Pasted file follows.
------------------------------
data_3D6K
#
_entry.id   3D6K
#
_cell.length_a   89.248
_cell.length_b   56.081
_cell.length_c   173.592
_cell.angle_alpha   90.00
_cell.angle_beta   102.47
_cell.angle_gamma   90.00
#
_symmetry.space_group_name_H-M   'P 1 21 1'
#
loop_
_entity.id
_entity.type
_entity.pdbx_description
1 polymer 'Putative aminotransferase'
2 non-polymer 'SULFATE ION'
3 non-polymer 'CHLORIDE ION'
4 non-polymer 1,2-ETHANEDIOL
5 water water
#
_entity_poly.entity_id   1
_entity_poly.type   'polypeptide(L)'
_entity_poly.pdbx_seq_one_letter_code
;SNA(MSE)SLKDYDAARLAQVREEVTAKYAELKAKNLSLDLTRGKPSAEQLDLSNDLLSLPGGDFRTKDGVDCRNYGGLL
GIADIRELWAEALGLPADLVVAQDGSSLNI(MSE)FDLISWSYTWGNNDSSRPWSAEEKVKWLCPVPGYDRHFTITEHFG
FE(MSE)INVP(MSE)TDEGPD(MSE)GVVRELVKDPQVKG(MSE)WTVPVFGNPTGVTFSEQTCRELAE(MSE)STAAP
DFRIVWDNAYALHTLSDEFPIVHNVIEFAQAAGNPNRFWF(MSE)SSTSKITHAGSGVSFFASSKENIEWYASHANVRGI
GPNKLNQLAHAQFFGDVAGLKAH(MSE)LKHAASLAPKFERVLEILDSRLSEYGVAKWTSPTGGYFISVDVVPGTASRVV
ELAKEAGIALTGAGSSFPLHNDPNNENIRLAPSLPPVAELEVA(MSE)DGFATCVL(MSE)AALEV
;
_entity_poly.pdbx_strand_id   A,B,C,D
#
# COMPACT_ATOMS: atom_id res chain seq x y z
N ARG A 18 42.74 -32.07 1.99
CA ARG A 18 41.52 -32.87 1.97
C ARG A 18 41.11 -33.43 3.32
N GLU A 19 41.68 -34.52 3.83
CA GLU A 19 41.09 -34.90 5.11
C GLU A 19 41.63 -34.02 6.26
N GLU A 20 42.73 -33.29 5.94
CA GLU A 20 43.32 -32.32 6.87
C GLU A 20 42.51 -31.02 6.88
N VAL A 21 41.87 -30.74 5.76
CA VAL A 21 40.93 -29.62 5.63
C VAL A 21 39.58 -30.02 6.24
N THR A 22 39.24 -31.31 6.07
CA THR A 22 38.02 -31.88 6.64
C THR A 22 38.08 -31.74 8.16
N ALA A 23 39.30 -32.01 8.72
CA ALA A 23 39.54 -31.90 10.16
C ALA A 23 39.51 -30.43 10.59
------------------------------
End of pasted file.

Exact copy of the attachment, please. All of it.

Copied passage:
data_3D6K
#
_entry.id   3D6K
#
_cell.length_a   89.248
_cell.length_b   56.081
_cell.length_c   173.592
_cell.angle_alpha   90.00
_cell.angle_beta   102.47
_cell.angle_gamma   90.00
#
_symmetry.space_group_name_H-M   'P 1 21 1'
#
loop_
_entity.id
_entity.type
_entity.pdbx_description
1 polymer 'Putative aminotransferase'
2 non-polymer 'SULFATE ION'
3 non-polymer 'CHLORIDE ION'
4 non-polymer 1,2-ETHANEDIOL
5 water water
#
_entity_poly.entity_id   1
_entity_poly.type   'polypeptide(L)'
_entity_poly.pdbx_seq_one_letter_code
;SNA(MSE)SLKDYDAARLAQVREEVTAKYAELKAKNLSLDLTRGKPSAEQLDLSNDLLSLPGGDFRTKDGVDCRNYGGLL
GIADIRELWAEALGLPADLVVAQDGSSLNI(MSE)FDLISWSYTWGNNDSSRPWSAEEKVKWLCPVPGYDRHFTITEHFG
FE(MSE)INVP(MSE)TDEGPD(MSE)GVVRELVKDPQVKG(MSE)WTVPVFGNPTGVTFSEQTCRELAE(MSE)STAAP
DFRIVWDNAYALHTLSDEFPIVHNVIEFAQAAGNPNRFWF(MSE)SSTSKITHAGSGVSFFASSKENIEWYASHANVRGI
GPNKLNQLAHAQFFGDVAGLKAH(MSE)LKHAASLAPKFERVLEILDSRLSEYGVAKWTSPTGGYFISVDVVPGTASRVV
ELAKEAGIALTGAGSSFPLHNDPNNENIRLAPSLPPVAELEVA(MSE)DGFATCVL(MSE)AALEV
;
_entity_poly.pdbx_strand_id   A,B,C,D
#
# COMPACT_ATOMS: atom_id res chain seq x y z
N ARG A 18 42.74 -32.07 1.99
CA ARG A 18 41.52 -32.87 1.97
C ARG A 18 41.11 -33.43 3.32
N GLU A 19 41.68 -34.52 3.83
CA GLU A 19 41.09 -34.90 5.11
C GLU A 19 41.63 -34.02 6.26
N GLU A 20 42.73 -33.29 5.94
CA GLU A 20 43.32 -32.32 6.87
C GLU A 20 42.51 -31.02 6.88
N VAL A 21 41.87 -30.74 5.76
CA VAL A 21 40.93 -29.62 5.63
C VAL A 21 39.58 -30.02 6.24
N THR A 22 39.24 -31.31 6.07
CA THR A 22 38.02 -31.88 6.64
C THR A 22 38.08 -31.74 8.16
N ALA A 23 39.30 -32.01 8.72
CA ALA A 23 39.54 -31.90 10.16
C ALA A 23 39.51 -30.43 10.59